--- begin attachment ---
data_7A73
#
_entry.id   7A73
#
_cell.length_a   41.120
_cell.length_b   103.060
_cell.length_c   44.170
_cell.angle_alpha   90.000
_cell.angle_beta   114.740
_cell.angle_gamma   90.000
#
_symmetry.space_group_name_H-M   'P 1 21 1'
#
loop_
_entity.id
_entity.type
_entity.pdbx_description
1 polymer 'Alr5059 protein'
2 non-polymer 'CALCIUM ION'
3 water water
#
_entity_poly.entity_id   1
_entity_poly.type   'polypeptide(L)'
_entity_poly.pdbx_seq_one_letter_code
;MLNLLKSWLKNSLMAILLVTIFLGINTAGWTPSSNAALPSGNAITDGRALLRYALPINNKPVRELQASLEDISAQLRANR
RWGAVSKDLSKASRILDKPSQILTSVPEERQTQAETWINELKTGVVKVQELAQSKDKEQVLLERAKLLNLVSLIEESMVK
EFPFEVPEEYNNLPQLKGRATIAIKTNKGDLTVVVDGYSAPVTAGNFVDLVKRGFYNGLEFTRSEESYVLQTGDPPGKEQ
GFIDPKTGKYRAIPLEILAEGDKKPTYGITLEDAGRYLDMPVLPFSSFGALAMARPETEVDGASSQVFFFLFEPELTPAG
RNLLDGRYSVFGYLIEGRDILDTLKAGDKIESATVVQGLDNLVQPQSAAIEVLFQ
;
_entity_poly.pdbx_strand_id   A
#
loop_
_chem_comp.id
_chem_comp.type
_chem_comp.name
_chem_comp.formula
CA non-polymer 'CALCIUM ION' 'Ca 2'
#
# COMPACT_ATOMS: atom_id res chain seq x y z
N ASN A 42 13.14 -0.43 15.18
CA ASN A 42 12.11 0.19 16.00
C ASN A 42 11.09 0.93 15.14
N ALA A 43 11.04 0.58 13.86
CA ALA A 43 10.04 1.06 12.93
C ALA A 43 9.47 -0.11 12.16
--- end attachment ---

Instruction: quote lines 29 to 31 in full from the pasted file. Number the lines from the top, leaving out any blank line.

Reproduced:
RNLLDGRYSVFGYLIEGRDILDTLKAGDKIESATVVQGLDNLVQPQSAAIEVLFQ
;
_entity_poly.pdbx_strand_id   A